Part of the joy of Middle Eastern belly dance is the opportunity to “let go” and become an alternate form of ourselves. With our personas come new names, personalities and wardrobes.
Most dancers select a “dance name,” often a more exotic version of their own name or a name whose meaning suits their personality. This moniker is often selected from the Middle East where interesting Arabic names abound.
Dance attire creates the dance image you would like to project. Are you a Cabaret dancer? Tribal? Fusion? A Gypsy?
Clothing can enhance your dance yet can also detract. Selecting the right costume for your body type, image and audience is as important as your dance ability.
In the Beginning …
Okay, you signed up for your first belly dance class. Now what do you wear?
One important thing to remember is that this is not aerobics class at the gym. Though some instructors may beg to differ, I ban tennis shoes from class. Belly dance is an earth dance and, thus, the feet should be grounded to the earth … in our case, the floor. To this end, barefoot is best but impractical. Floors can be dirty, sticky and germy. Soft leather ballet slippers work well. My favorite are Capezio's full foot undies that protect the feet but free the toes. If cost is a factor, canvas ballet slippers are good as are ballet-style bedroom slippers (an elastic band can be sewn across the instep to keep them securely on the feet). Slipper socks and socks work well, too (though socks can be a bit slippery on certain floors). Though I learned to dance in heels and ballroom shoes are often worn in performances, I prefer students learn first flat-footed. When the dance originated, women danced barefoot or in flat sandals.
Clothing choices can vary and students do tend to get creative as the classes progress. For the dance, clothes should be loose or stretchy. Blue jeans are too tight in most cases and hinder movement. Preferred “waistline” should be at the hip. An unhindered midriff works best for hip-awareness and better movement. Jog pants can work but yoga pants are best. A flared gypsy-style skirt can also be worn, as can harem-style pants. In the beginning, simple is better. There will be plenty of time for “dress-up” once you master the movements.
How to top it off? A simple tee shirt is fine. Sports bras work, too. Indian choli tops are also a good choice. Most new students cover their midriffs, though by the fourth class, most will begin to bare them. I use elastic hair twisties to knot tee shirts and tops at the midriff. Please, no coin and beaded bras in class. Save them for the stage.
Hips don’t lie but can be accentuated. To become “hip aware,” it helps to have something tied about the hips. This can be as simple as long scarf or elaborate as a fringed shawl or beaded and/or coined hip belt.
To be prepared, having a veil helps. Most instructors have a limited number of loaner veils. A veil is a piece of chiffon fabric (please, do not use organza) fabric about 45-inches wide and 2 ½ - 3 yards long. Check out the remnant section at the fabric store or use discount coupons found in the Sunday newspaper. Fabric comes in many colors, color variations and may have glitter or design patterns. Make sure to test the fabric first before purchasing. Rub the fabric against your clothing and hair to make sure it doesn’t cling. If it clings, make another choice. Check the fabric’s weight by tossing it in the air. It should flow gracefully. Avoid hard and stiff fabrics. Silk can work but is not my choice for a beginner learning veilwork. Silk can be a bit heavy to work with for a beginner. If budget is a problem, I’ve had students use a sheer drapery panel they purchased on sale. Some students will use a cotton sarong, though not recommended as to its weight and smaller size.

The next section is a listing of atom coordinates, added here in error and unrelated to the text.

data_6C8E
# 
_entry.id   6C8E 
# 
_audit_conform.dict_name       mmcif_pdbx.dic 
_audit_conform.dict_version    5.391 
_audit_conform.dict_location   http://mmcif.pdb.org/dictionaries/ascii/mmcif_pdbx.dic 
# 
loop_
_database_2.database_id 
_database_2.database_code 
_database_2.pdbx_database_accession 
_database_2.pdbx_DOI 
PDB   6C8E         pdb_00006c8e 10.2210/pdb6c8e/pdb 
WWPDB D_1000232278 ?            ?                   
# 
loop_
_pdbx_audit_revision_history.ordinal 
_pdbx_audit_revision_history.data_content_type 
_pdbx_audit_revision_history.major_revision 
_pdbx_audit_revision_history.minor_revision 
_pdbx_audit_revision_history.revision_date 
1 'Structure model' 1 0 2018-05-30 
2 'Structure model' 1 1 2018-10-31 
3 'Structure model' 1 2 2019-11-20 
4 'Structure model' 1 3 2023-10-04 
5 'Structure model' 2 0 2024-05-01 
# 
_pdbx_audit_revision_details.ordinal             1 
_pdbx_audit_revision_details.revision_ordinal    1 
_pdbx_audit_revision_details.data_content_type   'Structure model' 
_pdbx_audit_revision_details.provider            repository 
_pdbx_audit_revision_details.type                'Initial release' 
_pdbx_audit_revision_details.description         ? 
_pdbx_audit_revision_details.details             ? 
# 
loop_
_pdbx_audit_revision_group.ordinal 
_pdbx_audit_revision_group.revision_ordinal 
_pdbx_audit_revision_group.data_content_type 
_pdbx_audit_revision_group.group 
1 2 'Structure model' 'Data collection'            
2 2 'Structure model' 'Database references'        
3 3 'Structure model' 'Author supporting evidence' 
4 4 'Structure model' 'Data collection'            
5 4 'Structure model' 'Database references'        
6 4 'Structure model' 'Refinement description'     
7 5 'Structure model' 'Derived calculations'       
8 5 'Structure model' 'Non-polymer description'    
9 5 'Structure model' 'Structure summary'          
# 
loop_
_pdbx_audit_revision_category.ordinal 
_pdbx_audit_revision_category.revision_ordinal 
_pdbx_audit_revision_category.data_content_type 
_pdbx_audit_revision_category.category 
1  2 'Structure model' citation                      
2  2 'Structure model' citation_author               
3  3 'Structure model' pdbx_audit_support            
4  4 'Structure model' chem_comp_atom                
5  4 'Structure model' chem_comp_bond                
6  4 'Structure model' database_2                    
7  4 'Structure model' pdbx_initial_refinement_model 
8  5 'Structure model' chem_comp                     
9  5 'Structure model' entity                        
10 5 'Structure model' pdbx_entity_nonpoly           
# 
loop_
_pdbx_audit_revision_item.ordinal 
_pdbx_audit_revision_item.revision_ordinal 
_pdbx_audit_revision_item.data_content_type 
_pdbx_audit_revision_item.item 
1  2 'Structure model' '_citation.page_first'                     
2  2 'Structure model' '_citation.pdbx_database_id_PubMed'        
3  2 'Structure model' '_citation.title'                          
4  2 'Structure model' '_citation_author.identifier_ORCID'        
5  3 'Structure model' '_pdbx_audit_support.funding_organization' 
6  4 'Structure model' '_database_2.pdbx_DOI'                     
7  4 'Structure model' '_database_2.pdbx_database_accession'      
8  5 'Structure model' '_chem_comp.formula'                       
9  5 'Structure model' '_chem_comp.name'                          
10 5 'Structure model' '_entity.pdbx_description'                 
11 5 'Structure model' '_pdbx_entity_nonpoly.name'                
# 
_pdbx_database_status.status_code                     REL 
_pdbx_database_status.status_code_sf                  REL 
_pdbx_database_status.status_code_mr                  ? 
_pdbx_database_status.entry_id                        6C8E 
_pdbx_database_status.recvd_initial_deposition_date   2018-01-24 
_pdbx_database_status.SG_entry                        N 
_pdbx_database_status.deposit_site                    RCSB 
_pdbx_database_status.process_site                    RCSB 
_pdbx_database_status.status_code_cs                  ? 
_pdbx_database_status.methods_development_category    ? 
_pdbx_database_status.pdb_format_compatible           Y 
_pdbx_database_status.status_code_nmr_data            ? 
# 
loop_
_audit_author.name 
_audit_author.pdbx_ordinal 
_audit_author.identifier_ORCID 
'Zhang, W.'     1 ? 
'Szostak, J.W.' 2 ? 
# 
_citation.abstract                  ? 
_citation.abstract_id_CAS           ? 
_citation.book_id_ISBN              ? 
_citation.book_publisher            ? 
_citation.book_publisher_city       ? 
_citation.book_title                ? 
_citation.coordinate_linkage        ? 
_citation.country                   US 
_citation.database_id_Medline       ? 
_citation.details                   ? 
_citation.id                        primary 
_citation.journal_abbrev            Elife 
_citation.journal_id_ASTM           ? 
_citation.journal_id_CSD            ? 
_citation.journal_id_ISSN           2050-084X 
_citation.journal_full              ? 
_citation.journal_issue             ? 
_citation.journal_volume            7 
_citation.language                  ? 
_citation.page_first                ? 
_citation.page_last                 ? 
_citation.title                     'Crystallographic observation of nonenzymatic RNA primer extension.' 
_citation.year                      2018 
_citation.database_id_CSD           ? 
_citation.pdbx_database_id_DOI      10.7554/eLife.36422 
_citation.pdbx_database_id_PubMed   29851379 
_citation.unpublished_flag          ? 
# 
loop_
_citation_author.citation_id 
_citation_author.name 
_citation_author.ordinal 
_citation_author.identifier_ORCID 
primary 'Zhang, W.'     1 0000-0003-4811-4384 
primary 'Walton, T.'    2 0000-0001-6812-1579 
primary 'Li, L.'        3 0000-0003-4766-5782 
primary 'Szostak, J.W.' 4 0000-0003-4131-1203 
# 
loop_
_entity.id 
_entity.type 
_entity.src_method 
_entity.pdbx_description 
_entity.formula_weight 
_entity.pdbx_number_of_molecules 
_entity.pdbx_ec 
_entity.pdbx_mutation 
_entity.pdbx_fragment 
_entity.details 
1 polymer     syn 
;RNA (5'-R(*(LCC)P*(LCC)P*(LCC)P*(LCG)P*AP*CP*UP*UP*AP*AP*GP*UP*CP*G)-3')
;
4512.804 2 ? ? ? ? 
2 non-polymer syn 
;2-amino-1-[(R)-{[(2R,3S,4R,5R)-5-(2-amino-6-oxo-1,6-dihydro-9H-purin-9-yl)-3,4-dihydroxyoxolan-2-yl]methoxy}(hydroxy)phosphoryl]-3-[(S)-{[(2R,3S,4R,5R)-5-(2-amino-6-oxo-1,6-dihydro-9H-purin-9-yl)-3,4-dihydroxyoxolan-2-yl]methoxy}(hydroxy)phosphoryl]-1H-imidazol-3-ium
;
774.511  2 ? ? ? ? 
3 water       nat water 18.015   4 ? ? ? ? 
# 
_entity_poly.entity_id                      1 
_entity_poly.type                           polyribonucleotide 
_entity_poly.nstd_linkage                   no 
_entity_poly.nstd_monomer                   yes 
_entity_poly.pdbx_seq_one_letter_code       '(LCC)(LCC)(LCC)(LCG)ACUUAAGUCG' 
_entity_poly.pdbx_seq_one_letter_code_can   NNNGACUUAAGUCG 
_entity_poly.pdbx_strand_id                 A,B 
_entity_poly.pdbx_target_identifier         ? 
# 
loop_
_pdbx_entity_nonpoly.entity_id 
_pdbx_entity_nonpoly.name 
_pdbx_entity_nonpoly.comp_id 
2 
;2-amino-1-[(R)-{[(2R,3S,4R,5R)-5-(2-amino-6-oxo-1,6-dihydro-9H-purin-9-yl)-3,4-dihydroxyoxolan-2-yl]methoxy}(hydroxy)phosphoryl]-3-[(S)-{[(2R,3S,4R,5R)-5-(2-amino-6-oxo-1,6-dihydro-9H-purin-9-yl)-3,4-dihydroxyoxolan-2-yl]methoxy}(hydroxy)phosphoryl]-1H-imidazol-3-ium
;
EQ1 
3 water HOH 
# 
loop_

You may also want to own a pair of zills (finger cymbals) for class. As with veils, most instructors have few to lend. Beginner sets can be found in dance kits available in bookstores and gift shops. These zills are often of thin metal and, though good for practice, tend to sound rather “tinny” and unpleasant to the ear. A nice set of zills can be purchased reasonably from a manufacturer like Soroyan or Turquoise. You want a nice, weighted brass with elastic you can adjust to fit your fingers. We will cover zills more completely in a future post.
The most important item you should bring to class? A smile.
Where to Shop …
Where do you buy beaded and coined hip scarves and all of those other cute belly dance accessories? Locally and on the Internet. The Internet may be less expensive but do be aware of shipping fees.
There are many sources for belly dance wear. Some can be found in your own “backyard.” Being a tactile person, I like to touch the fabric and quality of things before I buy. Yet, with a reliable supplier, one can purchase based on a photograph and description.
When purchasing belly dance wear, be aware that quality differs and is not just based on price. In buying beaded and coined hip scarves, understand that the more involved the workmanship, the more coins and beadwork and the weight of the belt determine the piece’s quality. I find that the better hip scarves come from Egypt, the lesser from India. Just my personal opinion, though I own both. Be aware of added on shipping and handling charges when purchasing items on line. Sometimes these charges cost more than the item and often make the “cheap” price not so reasonable. There are many reliable on line sources but when buying from E-Bay and the like, it’s “buyer beware.” Research and think before you buy.